How To Give Your Pet Fluids
Why Give Your Pet Fluids?
There may come a time where it will benefit your pet (either cat or dog) to receive fluids under the skin (e.g., subcutaneous fluids, Sub-Q, or SQ). Fluid is a generic term used for lactated ringers solution or sometimes a saline solution.
Perhaps your pet has been ill and is dehydrated. Another common reason to give your pet fluids is when the kidneys start to fail. Pets in kidney failure benefit from the extra fluid to help the kidneys be able to flush toxins from the blood stream.
Regular sub-q fluid therapy can improve your pet’s daily life and perhaps extend overall lifespan in some cases (as can specific diets and/or medications). Your vet can obviously do this for you, but for many families time (or cost) may be a factor. Learning to do fluids at home with your pet can save you time, money, and stress on the pet.
It’s Easier Than You Think!
Ask your vet to show you how to do this. And don’t just watch them–you need to do it yourself! Ask questions. Repeat steps until you are comfortable.
The big road block is usually the needle. How on earth will I be able to stab my beloved?!? If you feel strongly about this, are squeamish, faint in the presence of needles, then don’t force yourself to do this! Have your vet do the fluid therapy for you (usually monthly, perhaps weekly towards the end).
If you want to grab the bull by the horns, don’t worry, giving fluids will be much, MUCH easier than a rodeo. Even with a cat.
And here you can see the same steps for a dog.
How to Give Your Pet Fluids
Gather all your supplies and have them ready. You will need a bag of fluid (from your vet) and a new needle each time. Make a note of the level of fluids in the bag before you start so you can monitor how much you are giving.
You can reuse the line for a few bags of fluid, but do keep the end that goes into the fluid bag from touching anything. It doesn’t hurt to have a squirt bottle with some isopropyl alcohol to squirt on the injection site. And of course, grab your pet. Until everyone is comfortable, having a human helper is a good idea.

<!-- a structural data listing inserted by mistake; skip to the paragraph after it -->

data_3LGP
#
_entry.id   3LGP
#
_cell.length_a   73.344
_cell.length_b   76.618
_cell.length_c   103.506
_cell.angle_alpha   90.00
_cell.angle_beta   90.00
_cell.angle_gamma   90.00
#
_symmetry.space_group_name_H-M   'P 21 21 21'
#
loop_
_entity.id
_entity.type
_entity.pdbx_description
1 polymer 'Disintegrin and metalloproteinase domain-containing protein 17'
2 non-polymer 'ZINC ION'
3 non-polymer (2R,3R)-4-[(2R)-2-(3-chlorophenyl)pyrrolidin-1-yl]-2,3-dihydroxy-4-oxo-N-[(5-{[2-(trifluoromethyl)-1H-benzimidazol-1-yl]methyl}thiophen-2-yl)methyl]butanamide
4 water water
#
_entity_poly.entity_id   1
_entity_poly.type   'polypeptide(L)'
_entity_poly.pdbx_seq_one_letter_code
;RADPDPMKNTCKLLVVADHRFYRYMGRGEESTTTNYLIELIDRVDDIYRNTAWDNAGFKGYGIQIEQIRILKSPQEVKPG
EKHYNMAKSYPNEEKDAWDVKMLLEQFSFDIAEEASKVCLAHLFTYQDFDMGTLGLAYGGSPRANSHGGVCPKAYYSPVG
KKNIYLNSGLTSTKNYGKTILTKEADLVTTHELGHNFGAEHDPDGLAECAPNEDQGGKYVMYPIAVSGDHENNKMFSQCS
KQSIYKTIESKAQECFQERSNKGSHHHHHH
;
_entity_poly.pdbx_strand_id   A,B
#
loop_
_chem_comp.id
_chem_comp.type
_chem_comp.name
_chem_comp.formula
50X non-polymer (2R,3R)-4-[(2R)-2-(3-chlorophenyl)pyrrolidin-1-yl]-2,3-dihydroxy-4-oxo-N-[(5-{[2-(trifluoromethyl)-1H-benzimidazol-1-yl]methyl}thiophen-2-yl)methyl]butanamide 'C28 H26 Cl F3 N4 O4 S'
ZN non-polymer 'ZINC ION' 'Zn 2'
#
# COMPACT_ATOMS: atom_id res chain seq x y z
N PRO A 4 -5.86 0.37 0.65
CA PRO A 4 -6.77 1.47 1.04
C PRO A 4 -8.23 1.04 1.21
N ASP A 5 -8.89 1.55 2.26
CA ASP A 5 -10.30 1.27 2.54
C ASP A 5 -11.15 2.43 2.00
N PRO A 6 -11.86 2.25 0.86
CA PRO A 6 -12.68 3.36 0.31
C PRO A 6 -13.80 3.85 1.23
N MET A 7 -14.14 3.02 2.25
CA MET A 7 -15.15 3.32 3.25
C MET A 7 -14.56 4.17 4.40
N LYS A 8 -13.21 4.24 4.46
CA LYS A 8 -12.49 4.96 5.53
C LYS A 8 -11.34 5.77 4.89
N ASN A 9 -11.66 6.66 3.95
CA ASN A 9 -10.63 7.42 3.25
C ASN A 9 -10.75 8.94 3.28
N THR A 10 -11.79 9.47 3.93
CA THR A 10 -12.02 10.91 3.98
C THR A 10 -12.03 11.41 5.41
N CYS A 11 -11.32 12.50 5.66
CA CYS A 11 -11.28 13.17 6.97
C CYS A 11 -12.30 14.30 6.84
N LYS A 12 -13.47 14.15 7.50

Finding a quiet location where your pet will be comfortable, but not run away can be a challenge. Keep in mind that you may want to hang the fluid bag higher than your pet (gravity is your friend). An easy solution for cats and small dogs is to give the fluids on the floor and use a nearby chair or couch to place the fluid bag.
Grab a bit of skin usually between the shoulder blades. You will gently lift up to make a little tent with the skin. You will place the needle into the skin at the bottom of the tent. Insert the needle keeping it parallel to the body. This will make sure the fluids are going under the skin.
When you are ready to use the needle, have the bevel side up.
You want to have a little “jab” to get the needle in. This is particularly so for cats. Their skin is tough!
If you slowly press the needle in, it will actually be more difficult, and may not actually go in. We mistakenly think it won’t hurt as much if we gently or slowly insert the needle. Remember you want a quick, little “pop” as you insert the needle. This is quick and firm, but not a hard poke or stab.
Once the needle is in place, you will need to open the wheel keeping the line shut. You will start to see the fluids drip from the bag into the line. If they are not dripping (e.g., not flowing into your pet), you may have to adjust the needle under the skin just slightly so the fluids can flow.
Depending on how much your vet wants your pet to receive, a small bulge will appear under the skin. This is normal and will be absorbed by the body.
If you don’t keep the needle parallel to the body at the bottom of the tent, you can poke through the tent of skin and the fluid will pour out of your pet. This will make you feel horrible at using your pet for a pin cushion, but in all reality, it isn’t that bad. You will also gain greater respect for the ease with which your veterinarian and veterinary technicians do this day after day.
Lots of Love Afterwards
Your vet will prescribe how much fluid to give at a time and how often. Most of the time giving fluids takes 10 minutes or so. This is a great time to talk to your pet, pet him, and try to enjoy the time together. When done, clamp the fluid line shut then remove the needle. Put the cap back on the needle and remove it from the line. Give your pet a big hug and a treat. You get one, too!
If giving fluids at home becomes too stressful for either of you, we don’t recommend continuing on your own. Anything you are doing that changes the relationship you have with your pet for the worse is not a good idea.